This week a friend was commenting that her snow boots, the ones she bought in 1990 when she first moved to snow country, were nearly as good as new. She’s worn them for the past thirty winters in the mountains. Coincidentally, I have a pair of the same brand of boots that I’ve worn since moving here in 1998. They’ve been reliable and I don’t need to go out and buy another pair. It got me thinking about how things used to be made to last. Warranties were for a lifetime. Especially for those appliances like refrigerators, dishwashers, stoves, washers and dryers. These days, another friend who has worked in the industry has said that appliances are made to last for ten to twelve years. Yes, built-in-obsolescence.
Technology is a whole other story. State of the art changes frequently. What was fresh and new this week is outdated by the next. My DVD player went kaput the other night. I swear that I heard it sign twice before it succumbed. Unfortunately, it had swallowed Secretariat, the Netflix DVD that I was renting. I was forced to resort first to tweezers and then to a can opener to pry it open.
The next day, I went up to Walmart to review their inventory of DVD players. I finally chose a Sony DVD Player with Blu-ray Disc capacity. An upgrade, I thought, pleased with my choice. I even bought the two year warranty plan! I got home late that night, too tired to set it up. The next evening, a friend told me “It’s easy.” So I thought I’d get it up and running before bed. I unplugged all of the cords from the old DVD player. I read the instruction manual from front to back.
I soon realized that the HDMI cable wasn’t included in the deal. I also noticed that some of the hook-ups looked different than the ones on the older model. There weren’t the same jacks and outlets and inlets and all of that. I don’t have Cable TV and wondered if that was a requirement. I plugged in the DVD player after I made one connection–but it was actually connected to the TV so it didn’t work. I decided that it could wait until the next day.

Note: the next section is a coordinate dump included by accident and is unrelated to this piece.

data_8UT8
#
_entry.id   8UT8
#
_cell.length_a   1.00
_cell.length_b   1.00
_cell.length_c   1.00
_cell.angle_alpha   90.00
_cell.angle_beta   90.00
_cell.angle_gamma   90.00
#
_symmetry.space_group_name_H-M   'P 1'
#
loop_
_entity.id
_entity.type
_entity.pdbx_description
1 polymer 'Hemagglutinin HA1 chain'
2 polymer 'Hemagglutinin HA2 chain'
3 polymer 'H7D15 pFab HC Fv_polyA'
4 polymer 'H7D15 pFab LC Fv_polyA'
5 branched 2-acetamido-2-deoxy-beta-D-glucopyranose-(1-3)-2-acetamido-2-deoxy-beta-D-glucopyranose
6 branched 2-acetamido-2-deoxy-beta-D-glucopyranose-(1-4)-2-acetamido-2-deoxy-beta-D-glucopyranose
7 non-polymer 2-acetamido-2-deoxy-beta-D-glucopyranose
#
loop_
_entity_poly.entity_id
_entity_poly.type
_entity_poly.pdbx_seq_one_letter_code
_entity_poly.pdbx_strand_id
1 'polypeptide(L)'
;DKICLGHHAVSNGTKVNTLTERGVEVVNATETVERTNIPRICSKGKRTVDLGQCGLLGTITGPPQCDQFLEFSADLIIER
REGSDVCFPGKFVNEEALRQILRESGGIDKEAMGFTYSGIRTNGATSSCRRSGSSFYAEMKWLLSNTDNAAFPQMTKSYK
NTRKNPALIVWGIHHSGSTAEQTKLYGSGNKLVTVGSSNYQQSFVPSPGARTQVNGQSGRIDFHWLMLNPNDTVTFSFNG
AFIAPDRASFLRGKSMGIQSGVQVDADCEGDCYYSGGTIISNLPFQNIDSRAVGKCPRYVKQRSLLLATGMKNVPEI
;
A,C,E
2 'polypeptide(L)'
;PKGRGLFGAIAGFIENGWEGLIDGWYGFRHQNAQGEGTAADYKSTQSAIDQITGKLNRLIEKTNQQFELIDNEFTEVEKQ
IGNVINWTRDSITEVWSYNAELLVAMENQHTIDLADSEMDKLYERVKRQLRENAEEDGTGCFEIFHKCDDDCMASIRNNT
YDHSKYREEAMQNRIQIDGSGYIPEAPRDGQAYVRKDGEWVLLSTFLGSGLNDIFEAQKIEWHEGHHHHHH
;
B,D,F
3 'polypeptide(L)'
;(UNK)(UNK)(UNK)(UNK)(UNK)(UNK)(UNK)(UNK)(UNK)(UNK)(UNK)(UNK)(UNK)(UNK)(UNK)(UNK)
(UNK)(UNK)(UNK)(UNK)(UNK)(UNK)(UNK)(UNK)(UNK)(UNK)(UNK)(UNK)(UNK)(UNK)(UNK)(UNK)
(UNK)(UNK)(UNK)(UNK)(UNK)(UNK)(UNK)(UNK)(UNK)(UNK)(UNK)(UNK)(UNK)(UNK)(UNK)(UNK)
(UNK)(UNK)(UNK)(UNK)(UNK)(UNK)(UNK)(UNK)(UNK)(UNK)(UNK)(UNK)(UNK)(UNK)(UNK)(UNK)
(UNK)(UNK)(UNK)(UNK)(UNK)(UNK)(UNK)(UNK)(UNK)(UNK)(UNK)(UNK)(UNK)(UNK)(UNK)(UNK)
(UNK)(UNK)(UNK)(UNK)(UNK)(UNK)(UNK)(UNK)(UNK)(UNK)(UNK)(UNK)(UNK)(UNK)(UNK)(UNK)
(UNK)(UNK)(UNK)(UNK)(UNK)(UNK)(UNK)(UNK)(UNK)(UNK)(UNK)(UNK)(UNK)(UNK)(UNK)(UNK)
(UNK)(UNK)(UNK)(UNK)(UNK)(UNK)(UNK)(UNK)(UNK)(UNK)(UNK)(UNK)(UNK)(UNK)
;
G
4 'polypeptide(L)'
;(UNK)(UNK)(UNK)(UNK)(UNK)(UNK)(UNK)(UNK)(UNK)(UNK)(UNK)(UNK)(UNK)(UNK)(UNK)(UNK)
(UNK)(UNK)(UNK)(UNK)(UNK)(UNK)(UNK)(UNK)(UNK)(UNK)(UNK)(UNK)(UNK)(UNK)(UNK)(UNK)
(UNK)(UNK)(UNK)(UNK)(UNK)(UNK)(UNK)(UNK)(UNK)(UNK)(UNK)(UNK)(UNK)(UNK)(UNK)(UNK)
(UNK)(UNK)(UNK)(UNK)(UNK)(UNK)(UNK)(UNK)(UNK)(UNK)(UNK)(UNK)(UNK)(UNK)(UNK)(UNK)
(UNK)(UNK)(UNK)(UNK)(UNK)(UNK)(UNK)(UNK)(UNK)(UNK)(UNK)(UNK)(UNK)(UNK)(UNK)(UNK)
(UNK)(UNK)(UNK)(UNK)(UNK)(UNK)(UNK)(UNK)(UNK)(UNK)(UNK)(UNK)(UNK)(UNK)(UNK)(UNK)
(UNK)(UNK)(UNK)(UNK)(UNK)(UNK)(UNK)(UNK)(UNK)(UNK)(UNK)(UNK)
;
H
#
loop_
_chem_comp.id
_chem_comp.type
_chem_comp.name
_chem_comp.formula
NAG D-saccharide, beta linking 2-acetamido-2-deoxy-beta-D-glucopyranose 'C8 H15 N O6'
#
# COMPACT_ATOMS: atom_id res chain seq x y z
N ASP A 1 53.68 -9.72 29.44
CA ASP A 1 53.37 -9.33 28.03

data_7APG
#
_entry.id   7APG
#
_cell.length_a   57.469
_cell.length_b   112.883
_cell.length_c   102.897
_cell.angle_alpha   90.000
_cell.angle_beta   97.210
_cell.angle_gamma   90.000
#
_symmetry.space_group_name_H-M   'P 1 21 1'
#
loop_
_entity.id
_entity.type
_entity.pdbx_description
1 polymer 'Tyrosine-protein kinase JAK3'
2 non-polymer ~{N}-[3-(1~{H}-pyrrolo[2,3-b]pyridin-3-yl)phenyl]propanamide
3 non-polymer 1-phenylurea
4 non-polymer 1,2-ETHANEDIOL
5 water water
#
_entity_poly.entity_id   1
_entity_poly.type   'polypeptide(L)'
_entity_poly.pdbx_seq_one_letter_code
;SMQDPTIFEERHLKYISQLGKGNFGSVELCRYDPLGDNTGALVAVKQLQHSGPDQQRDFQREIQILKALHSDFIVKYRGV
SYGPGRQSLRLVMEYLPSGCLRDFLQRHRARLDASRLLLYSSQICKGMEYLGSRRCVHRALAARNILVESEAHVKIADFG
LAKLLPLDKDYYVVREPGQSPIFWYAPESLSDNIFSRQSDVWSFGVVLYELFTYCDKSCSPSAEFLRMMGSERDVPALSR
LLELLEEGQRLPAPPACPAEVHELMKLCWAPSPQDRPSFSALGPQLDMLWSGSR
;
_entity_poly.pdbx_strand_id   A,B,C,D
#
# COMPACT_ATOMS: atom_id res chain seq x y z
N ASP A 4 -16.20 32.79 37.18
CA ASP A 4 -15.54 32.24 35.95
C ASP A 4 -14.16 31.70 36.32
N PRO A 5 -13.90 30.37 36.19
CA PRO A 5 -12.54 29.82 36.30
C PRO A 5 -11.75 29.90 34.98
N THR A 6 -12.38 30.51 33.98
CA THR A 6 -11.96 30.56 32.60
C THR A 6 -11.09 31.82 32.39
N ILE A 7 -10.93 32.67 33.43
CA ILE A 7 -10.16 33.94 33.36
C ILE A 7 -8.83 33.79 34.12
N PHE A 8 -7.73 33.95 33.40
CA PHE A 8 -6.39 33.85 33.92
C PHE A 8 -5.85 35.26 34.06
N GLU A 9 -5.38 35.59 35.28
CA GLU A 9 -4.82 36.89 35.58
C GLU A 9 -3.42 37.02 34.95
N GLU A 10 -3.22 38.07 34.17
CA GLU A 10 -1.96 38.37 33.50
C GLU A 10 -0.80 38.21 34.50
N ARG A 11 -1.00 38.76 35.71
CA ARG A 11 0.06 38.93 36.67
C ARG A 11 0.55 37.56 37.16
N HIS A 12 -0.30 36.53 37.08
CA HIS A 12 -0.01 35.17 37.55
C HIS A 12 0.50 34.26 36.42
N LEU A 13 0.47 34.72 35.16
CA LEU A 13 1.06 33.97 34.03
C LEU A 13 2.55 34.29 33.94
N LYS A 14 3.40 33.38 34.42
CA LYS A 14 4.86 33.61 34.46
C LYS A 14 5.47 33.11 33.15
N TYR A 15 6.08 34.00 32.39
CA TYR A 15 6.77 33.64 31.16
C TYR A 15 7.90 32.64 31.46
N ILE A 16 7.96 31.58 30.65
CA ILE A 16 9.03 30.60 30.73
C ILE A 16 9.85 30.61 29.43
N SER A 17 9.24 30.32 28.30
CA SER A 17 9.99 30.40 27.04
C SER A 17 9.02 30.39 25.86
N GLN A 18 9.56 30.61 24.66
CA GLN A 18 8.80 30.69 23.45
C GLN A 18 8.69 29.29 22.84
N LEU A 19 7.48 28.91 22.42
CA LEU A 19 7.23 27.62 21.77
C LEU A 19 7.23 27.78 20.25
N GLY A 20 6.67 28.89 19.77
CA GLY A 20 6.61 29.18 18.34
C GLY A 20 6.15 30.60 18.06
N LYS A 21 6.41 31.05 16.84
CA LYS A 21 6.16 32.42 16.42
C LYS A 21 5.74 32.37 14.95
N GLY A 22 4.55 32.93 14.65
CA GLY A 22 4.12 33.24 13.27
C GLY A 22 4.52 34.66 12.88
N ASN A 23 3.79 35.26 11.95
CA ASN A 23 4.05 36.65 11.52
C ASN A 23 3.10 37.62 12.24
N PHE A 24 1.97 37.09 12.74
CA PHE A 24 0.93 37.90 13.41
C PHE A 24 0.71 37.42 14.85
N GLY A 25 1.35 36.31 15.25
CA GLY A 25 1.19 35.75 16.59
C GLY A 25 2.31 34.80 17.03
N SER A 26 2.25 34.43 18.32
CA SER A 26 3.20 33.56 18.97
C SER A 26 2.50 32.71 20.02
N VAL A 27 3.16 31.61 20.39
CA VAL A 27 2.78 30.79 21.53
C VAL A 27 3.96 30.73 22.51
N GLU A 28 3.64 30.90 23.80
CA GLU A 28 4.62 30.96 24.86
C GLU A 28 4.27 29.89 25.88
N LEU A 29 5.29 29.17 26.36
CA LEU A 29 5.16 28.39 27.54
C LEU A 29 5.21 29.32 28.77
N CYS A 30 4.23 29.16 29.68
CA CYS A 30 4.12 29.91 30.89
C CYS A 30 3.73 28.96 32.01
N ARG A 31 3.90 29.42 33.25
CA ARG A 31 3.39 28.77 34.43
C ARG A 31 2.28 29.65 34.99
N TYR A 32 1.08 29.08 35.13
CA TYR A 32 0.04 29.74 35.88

The next morning, I went down to Radio Shack with both my manual for the new Sony Blu-Ray Disc DVD Player and my SANYO LCD TV. I was told that these two pieces of equipment weren’t compatible and that they no longer make the same type of connectors as are on my less than five-year old TV! In other words, I wouldn’t be able to find a DVD player that would be compatible with my LCD TV.
“It’s old,” he said plainly.
“Not that old, ” I replied.
What a disappointment!
The customer service guy then told me “You can bring your old DVD player to the transfer station. There is no charge.”
He added “Sometimes they charge to dispose of them as they have lethal components.”
I replied, “I can only hope that they find a way to recycle some of these parts. Otherwise, what a toxic heap we’re creating.”
I walked away, shaking my head “built-in obsolescence once again, I guess.”
Where is all of this technology with lethal components going to end up, I wondered. In a heap, in a landfill, choking our environment further? In the ocean? In outer space? What the heck is going on? There seems to be no foresight or conscience over such waste.
Maybe I’ll return the DVD player. Maybe I won’t get a new TV. Maybe I’ll invite some friends over and chat around a cozy fire on these wintry evenings. I could start a knitting group. I could make ice-cream the old-fashioned way. I could learn how to weave or spin wool perhaps. There are any number of things that I could initiate.
I might put on my made-to-last hiking boots and take an evening walk through the snow.